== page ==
On the heels of Jack Flynn’s eye-opening article in the Republican about the multiple, big fat paychecks Herbie Flores collects from his various non-profit gigs, Channel 22 reported yesterday on the healthy salaries of several other local non-profit leaders.
Topping the survey, by reporters Laura Hutchinson and Jessica Stanley was, of course, the aforementioned Flores. Behind him: John Doleva, president of the Basketball Hall of Fame, who collected just under $300,000 a year.
Also on the list; Judy Matt, head of Spirit of Springfield, whose $153,000 salary is a perennial source of fodder for public debate.
One curious inclusion on the list: the $158,000 earned by Joe Carvalho during his time as president of the Springfield Museums Association. Carvalho retired from that job almost two years ago; why doesn’t the list include his successor, Holly Smith-Bove? (Wondering what Carvalho’s been up to since leaving the museum job? Check out this fascinating post on Tom Devine’s blog.)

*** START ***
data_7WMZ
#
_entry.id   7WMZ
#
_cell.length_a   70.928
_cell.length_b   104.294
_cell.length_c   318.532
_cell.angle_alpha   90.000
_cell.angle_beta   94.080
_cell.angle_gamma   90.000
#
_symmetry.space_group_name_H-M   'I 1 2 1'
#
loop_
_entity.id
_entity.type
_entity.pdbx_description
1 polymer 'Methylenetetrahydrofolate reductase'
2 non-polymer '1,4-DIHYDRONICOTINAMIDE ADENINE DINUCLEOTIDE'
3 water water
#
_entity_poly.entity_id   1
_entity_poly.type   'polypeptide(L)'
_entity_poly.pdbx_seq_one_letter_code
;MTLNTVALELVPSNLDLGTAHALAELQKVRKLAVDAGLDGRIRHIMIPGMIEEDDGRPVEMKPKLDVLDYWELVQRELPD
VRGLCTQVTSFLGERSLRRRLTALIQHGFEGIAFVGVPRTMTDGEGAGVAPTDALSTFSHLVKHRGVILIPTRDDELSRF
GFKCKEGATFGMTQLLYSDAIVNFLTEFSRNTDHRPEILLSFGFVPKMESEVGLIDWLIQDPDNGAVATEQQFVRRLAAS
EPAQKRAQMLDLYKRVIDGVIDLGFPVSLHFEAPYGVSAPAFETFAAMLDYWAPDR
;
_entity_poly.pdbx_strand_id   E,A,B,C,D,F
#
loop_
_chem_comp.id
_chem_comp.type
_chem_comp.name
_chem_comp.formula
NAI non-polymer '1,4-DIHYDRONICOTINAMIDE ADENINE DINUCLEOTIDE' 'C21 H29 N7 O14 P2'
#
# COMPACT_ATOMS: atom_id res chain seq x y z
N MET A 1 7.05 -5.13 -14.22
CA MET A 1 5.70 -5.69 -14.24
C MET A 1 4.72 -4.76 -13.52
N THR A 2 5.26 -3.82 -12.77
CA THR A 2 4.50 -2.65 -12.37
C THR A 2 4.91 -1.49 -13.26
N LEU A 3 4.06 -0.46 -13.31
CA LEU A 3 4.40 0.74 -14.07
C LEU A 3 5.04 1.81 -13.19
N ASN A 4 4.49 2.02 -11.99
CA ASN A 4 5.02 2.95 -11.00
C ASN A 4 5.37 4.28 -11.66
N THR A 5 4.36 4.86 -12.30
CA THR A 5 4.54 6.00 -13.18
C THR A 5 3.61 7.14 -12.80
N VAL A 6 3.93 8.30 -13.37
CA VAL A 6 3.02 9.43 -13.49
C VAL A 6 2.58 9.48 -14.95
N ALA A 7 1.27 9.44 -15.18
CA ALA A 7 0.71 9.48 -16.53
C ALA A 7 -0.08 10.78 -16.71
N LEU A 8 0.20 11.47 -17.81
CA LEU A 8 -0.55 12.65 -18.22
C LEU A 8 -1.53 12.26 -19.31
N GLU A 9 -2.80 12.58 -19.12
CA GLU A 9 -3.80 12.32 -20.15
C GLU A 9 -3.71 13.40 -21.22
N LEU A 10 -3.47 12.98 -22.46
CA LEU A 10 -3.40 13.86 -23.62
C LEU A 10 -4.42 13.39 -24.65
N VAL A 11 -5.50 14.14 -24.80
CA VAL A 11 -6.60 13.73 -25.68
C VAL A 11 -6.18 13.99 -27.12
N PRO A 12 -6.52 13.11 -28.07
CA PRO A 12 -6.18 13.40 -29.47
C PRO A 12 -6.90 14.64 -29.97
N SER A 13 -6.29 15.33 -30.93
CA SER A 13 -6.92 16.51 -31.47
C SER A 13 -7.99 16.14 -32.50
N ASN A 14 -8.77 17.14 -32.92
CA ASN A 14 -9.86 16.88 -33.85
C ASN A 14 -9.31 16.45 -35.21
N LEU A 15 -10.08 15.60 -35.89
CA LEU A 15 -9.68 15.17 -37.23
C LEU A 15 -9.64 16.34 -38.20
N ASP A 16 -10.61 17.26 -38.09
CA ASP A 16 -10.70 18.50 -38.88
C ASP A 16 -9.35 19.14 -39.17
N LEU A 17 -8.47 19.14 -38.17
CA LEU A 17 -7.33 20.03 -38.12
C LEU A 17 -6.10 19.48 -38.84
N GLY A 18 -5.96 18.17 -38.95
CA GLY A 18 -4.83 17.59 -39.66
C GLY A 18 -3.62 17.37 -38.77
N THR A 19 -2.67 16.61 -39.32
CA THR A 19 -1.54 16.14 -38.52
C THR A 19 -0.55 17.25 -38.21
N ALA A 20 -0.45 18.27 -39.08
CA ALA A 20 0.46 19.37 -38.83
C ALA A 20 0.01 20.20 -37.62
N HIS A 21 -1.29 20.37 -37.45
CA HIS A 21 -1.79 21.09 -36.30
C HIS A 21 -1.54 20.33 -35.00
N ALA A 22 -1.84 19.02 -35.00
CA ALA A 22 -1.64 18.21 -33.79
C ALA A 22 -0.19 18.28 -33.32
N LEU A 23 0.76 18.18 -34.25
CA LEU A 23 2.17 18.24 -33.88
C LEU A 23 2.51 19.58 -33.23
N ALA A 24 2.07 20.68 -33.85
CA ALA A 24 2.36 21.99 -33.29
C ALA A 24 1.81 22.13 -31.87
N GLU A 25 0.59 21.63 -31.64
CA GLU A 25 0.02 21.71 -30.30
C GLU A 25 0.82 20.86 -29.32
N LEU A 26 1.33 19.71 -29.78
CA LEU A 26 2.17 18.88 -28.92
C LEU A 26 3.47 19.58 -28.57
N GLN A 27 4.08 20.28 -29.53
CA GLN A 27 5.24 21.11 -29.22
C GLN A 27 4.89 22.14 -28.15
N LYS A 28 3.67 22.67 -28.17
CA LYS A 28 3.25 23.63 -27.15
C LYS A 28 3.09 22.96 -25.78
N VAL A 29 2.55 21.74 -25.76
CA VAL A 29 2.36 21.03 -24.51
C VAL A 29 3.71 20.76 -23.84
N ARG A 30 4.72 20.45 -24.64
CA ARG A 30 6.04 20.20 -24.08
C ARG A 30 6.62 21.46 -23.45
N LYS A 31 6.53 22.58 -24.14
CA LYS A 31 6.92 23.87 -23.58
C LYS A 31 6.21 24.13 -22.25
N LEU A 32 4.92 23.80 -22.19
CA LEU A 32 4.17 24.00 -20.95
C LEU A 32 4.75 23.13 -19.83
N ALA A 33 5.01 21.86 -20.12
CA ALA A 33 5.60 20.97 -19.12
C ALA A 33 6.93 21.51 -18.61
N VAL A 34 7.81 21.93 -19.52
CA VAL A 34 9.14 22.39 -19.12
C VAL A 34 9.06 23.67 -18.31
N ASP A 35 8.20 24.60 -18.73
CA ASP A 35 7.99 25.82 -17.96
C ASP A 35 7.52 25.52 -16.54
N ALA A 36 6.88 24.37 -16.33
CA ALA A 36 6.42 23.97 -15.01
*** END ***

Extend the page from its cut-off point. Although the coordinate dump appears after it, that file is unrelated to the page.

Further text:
Flores and Doleva (whose organization, it’s fair to point out, is really more a national than local organization) notwithstanding, the list doesn’t include quite as many jaw-dropping bombs as one might expect. Perhaps more edifying would be a follow-up report looking at how local non-profits spend the money they receive, from public sources and private donors alike. How much goes to actual services, for instance, and how much is spent on administrative salaries and fancy-pants fundraisers? How are lower- and middle-level workers paid in comparison to the big bosses? Does the organization spend any of its money on anti-union campaigns?
Two places to start finding some of those answers: the Attorney General’s website, where you can access financial reports for charities and non-profits registered in the state, or CharityNavigator.org.